Written by RAPHAEL TENTHANI
“Habits in life
are only useful
if they are broken
as soon as they cease to be advantageous”
W. Somerset Maugham
A very important incident went unreported – even unnoticed – last week when President Joyce Banda was returning from her six-country junket that spanned three continents. A Kenyan Airways flight, bound for Nairobi, was forced to delay for a good 30 minutes at Kamuzu International Airport (KIA) because passengers could not board the aircraft since the airport apron was taken over by the President’s welcoming party.
Of course most of us missed Abiti. Was she not out of the country for the good part of the month? We wanted to see her, to hear her voice, to shake her executive hand, to tell her we care, we love her et al. Indeed we just wanted to be there as our dear leader jetted back...to be seen.
But could we not have welcomed her without inconveniencing others? The President was not to blame, I must quickly add. She did not organise the welcoming party.
But do the protocol people – are they called Public Events? – not know that there is a mini-stadium right at KIA? That stadium is not only there for show, for decoration. Why could they not assemble us there and leave the airport apron free to serve what it was originally built for?
Airports are very sensitive places. You cannot let hundreds of people roam all over the place aimlessly. With hundreds of people all over the place what may happen if – God forbid! – a plane misses the runway?
Malawians are notoriously famous for not respecting time but a plane has to take off on time for some passengers may be connecting to other destinations on other scheduled flights. Some passengers may have as little as 30 minutes to switch planes.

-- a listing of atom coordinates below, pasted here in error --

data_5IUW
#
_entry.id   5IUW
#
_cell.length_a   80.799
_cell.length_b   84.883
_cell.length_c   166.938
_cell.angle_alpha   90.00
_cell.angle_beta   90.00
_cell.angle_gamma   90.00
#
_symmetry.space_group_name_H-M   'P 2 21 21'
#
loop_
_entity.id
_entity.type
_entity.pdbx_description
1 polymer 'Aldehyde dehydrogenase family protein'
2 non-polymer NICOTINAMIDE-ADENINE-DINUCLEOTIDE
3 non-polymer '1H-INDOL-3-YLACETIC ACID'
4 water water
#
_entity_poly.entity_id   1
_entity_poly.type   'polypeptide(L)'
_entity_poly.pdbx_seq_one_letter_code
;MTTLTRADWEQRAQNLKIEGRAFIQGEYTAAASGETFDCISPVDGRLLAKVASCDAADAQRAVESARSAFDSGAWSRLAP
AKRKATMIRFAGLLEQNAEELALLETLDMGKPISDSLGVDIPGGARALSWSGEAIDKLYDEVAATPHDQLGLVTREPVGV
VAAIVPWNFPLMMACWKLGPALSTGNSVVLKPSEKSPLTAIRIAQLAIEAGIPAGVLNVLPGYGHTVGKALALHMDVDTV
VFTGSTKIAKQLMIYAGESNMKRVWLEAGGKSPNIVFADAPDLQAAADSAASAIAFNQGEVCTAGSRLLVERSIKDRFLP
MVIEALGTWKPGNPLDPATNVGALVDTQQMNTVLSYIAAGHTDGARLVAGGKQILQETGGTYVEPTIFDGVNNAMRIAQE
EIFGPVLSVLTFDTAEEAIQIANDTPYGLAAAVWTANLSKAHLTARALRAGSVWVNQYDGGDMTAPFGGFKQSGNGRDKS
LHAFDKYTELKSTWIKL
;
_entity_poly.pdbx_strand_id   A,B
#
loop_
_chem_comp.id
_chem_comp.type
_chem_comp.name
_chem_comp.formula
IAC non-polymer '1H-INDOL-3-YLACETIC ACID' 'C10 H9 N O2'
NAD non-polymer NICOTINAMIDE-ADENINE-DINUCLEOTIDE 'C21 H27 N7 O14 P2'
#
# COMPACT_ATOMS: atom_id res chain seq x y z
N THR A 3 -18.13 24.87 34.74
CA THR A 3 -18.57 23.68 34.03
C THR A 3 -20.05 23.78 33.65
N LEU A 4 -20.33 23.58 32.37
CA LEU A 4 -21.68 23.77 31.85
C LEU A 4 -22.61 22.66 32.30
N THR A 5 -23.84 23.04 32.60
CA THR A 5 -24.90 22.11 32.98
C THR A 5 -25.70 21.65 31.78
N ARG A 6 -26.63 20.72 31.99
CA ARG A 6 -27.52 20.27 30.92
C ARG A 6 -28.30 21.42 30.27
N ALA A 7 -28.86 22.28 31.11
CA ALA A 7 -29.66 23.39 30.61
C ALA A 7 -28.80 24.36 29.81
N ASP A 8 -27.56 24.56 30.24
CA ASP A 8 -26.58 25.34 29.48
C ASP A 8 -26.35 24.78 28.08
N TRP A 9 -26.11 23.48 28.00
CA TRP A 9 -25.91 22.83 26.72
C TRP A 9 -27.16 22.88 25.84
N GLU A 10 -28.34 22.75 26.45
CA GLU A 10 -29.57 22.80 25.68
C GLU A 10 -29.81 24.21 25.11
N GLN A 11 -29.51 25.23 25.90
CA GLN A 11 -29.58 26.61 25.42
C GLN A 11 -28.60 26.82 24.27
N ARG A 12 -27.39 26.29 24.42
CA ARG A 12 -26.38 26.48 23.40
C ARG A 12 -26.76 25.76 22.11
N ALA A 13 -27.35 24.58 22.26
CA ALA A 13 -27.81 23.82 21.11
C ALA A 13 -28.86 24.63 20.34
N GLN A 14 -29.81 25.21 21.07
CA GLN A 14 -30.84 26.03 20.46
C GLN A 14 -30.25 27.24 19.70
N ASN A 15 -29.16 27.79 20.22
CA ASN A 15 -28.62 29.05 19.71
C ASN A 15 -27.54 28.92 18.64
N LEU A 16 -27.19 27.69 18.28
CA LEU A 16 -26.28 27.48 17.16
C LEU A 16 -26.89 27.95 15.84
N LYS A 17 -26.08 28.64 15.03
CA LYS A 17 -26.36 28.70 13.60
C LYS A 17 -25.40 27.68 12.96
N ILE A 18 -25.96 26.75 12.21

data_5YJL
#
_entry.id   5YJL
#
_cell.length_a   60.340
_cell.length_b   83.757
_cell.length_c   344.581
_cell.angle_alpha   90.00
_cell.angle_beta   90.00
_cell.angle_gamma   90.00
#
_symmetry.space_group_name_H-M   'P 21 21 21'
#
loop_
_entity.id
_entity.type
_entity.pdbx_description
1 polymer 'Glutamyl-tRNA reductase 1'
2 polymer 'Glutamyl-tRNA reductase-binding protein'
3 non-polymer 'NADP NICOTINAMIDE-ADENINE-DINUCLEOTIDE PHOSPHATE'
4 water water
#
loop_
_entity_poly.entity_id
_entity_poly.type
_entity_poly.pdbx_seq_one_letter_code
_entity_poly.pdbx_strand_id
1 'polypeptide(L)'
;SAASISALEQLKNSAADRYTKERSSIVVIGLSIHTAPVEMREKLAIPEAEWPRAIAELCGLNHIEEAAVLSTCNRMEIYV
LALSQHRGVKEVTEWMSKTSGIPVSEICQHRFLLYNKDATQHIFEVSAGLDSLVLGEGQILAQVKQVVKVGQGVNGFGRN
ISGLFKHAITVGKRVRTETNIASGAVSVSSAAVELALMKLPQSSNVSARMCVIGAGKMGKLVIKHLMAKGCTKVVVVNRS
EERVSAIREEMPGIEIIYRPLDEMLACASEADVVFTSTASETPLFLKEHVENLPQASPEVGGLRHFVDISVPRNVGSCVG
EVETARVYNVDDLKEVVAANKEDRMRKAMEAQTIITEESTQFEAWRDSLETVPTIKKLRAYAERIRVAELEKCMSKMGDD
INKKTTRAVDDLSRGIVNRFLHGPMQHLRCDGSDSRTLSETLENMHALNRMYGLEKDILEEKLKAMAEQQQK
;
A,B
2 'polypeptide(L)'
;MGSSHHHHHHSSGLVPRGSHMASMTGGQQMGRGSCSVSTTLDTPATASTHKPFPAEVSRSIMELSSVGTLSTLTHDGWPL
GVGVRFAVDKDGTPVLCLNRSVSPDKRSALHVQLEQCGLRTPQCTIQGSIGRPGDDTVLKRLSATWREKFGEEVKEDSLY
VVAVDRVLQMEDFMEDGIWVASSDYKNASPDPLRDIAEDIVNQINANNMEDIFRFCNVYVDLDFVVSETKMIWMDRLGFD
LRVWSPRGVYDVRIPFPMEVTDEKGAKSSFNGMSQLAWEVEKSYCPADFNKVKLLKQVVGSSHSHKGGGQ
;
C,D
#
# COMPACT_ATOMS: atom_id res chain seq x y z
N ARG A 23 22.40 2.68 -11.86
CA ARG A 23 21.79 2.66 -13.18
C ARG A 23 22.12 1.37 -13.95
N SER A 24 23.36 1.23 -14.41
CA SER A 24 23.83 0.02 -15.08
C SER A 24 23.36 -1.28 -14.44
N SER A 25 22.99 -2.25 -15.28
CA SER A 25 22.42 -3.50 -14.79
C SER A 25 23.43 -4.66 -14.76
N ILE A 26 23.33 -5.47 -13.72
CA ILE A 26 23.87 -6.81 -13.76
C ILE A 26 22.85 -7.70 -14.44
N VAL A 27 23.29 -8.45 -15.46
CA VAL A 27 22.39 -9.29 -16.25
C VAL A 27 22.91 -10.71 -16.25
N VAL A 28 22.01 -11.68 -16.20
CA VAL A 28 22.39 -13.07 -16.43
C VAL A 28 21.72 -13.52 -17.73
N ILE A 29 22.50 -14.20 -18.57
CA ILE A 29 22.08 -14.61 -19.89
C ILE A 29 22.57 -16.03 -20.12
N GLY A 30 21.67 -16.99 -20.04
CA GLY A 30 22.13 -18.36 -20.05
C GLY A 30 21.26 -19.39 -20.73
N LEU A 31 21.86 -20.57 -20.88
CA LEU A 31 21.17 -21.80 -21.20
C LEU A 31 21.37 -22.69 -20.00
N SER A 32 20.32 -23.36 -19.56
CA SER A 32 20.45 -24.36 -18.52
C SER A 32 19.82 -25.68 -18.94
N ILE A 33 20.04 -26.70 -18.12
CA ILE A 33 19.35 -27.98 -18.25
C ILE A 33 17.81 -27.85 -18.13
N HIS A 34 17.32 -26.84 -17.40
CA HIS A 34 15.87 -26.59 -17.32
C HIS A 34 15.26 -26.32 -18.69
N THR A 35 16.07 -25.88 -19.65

And missing connecting flights can be very costly. First, you spend an unscheduled day in a country you did not plan to stop over. Most airlines refuse to foot your hotel and other bills if they are not directly responsible for your missing the connecting flight. Some may even charge you extra fees to put you on the next scheduled flight.
And there may not be daily connecting flights to some destinations which means that you have to spend more than one day while waiting for the next flight. Shauri yako if the purpose of your journey is attending a schedule conference!
By the way, the KIA incident set me thinking: is it not high time we shed some of our wasteful national habits? Is it cost-effective for the economy to grind to a halt just because the President is returning from her official duties?
Look, we can argue that ‘but this has been the tradition since the Kamuzu days’. Well and good, but - like I have quoted W. Somerset Maugham of old above - should we still perpetuate traditions whose usefulness is no longer quantifiable?
Look, how many man-hours do we lose by closing offices to line up at the airport ‘just to be seen’? Can we afford to waste time in an economy struggling to recover from recession?
The President must be allowed to jet in quietly, board her limo and take a well-deserved rest at Kamuzu Palace before Hastings Khumbo Kachali briefs her on the state of the nation. After all, at 63, she is not spring chicken, after ten hours of continuous flying she needs time to stretch her legs and shed off jet lag.
Bingu, for all his faults in his latter days, tried to revolutionise our politics during his first days in office. A story is told of how he used to go to his Capital Hill offices almost daily. Each day he used to find yellow-clad women (he was still UDF then) camped at the gates.
One day he stopped his limo and rolled down the window and told the women: “Pitani ku ntchito kwanu, nane ndikupita kuntchito kwanga, zandale tipanga weekend” (“Go to your respective jobs, I'm only going to mine, we will do politics at the weekend”.)
Of course when he founded the DPP veterans advised him - wrongly, I must dare say - that he needed his party's presence to be felt everywhere if it had to grow quickly.